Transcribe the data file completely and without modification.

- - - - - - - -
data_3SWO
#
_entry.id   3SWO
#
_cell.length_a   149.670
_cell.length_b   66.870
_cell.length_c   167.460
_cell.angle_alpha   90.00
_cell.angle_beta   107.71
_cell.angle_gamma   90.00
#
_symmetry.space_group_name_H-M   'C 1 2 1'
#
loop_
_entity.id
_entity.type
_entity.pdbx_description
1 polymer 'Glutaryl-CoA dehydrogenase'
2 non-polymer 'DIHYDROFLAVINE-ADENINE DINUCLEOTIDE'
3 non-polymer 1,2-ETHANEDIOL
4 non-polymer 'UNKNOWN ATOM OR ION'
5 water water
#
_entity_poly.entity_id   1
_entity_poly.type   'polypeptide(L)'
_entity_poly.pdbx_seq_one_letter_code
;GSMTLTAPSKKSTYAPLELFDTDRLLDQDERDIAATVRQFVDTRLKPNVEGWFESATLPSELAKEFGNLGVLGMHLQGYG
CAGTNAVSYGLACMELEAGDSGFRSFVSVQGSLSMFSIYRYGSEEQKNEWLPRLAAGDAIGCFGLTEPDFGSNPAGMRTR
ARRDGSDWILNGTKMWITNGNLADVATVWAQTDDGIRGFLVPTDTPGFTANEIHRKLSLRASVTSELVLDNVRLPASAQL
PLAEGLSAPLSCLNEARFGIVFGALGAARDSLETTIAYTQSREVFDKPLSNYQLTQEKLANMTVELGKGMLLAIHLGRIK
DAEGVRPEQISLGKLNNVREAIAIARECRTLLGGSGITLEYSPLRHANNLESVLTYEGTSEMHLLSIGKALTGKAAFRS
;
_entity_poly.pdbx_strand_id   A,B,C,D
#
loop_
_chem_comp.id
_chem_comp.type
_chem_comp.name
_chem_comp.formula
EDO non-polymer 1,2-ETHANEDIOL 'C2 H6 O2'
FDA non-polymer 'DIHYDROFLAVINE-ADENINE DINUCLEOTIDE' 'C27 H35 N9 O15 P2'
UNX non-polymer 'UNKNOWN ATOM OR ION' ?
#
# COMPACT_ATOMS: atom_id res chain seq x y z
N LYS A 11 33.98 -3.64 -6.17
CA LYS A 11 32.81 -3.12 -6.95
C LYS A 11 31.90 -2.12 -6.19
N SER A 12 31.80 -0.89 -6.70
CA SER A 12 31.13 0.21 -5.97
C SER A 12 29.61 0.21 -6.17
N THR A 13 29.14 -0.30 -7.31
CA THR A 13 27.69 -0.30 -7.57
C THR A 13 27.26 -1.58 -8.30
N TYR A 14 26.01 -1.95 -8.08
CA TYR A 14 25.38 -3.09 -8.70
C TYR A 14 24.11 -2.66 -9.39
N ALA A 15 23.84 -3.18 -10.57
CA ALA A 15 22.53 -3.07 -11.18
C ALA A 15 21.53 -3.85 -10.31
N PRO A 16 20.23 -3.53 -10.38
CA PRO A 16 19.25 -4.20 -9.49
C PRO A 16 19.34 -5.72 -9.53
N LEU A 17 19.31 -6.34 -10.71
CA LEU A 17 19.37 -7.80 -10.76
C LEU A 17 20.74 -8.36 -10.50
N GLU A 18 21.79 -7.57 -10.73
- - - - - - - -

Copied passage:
data_3SWO
#
_entry.id   3SWO
#
_cell.length_a   149.670
_cell.length_b   66.870
_cell.length_c   167.460
_cell.angle_alpha   90.00
_cell.angle_beta   107.71
_cell.angle_gamma   90.00
#
_symmetry.space_group_name_H-M   'C 1 2 1'
#
loop_
_entity.id
_entity.type
_entity.pdbx_description
1 polymer 'Glutaryl-CoA dehydrogenase'
2 non-polymer 'DIHYDROFLAVINE-ADENINE DINUCLEOTIDE'
3 non-polymer 1,2-ETHANEDIOL
4 non-polymer 'UNKNOWN ATOM OR ION'
5 water water
#
_entity_poly.entity_id   1
_entity_poly.type   'polypeptide(L)'
_entity_poly.pdbx_seq_one_letter_code
;GSMTLTAPSKKSTYAPLELFDTDRLLDQDERDIAATVRQFVDTRLKPNVEGWFESATLPSELAKEFGNLGVLGMHLQGYG
CAGTNAVSYGLACMELEAGDSGFRSFVSVQGSLSMFSIYRYGSEEQKNEWLPRLAAGDAIGCFGLTEPDFGSNPAGMRTR
ARRDGSDWILNGTKMWITNGNLADVATVWAQTDDGIRGFLVPTDTPGFTANEIHRKLSLRASVTSELVLDNVRLPASAQL
PLAEGLSAPLSCLNEARFGIVFGALGAARDSLETTIAYTQSREVFDKPLSNYQLTQEKLANMTVELGKGMLLAIHLGRIK
DAEGVRPEQISLGKLNNVREAIAIARECRTLLGGSGITLEYSPLRHANNLESVLTYEGTSEMHLLSIGKALTGKAAFRS
;
_entity_poly.pdbx_strand_id   A,B,C,D
#
loop_
_chem_comp.id
_chem_comp.type
_chem_comp.name
_chem_comp.formula
EDO non-polymer 1,2-ETHANEDIOL 'C2 H6 O2'
FDA non-polymer 'DIHYDROFLAVINE-ADENINE DINUCLEOTIDE' 'C27 H35 N9 O15 P2'
UNX non-polymer 'UNKNOWN ATOM OR ION' ?
#
# COMPACT_ATOMS: atom_id res chain seq x y z
N LYS A 11 33.98 -3.64 -6.17
CA LYS A 11 32.81 -3.12 -6.95
C LYS A 11 31.90 -2.12 -6.19
N SER A 12 31.80 -0.89 -6.70
CA SER A 12 31.13 0.21 -5.97
C SER A 12 29.61 0.21 -6.17
N THR A 13 29.14 -0.30 -7.31
CA THR A 13 27.69 -0.30 -7.57
C THR A 13 27.26 -1.58 -8.30
N TYR A 14 26.01 -1.95 -8.08
CA TYR A 14 25.38 -3.09 -8.70
C TYR A 14 24.11 -2.66 -9.39
N ALA A 15 23.84 -3.18 -10.57
CA ALA A 15 22.53 -3.07 -11.18
C ALA A 15 21.53 -3.85 -10.31
N PRO A 16 20.23 -3.53 -10.38
CA PRO A 16 19.25 -4.20 -9.49
C PRO A 16 19.34 -5.72 -9.53
N LEU A 17 19.31 -6.34 -10.71
CA LEU A 17 19.37 -7.80 -10.76
C LEU A 17 20.74 -8.36 -10.50
N GLU A 18 21.79 -7.57 -10.73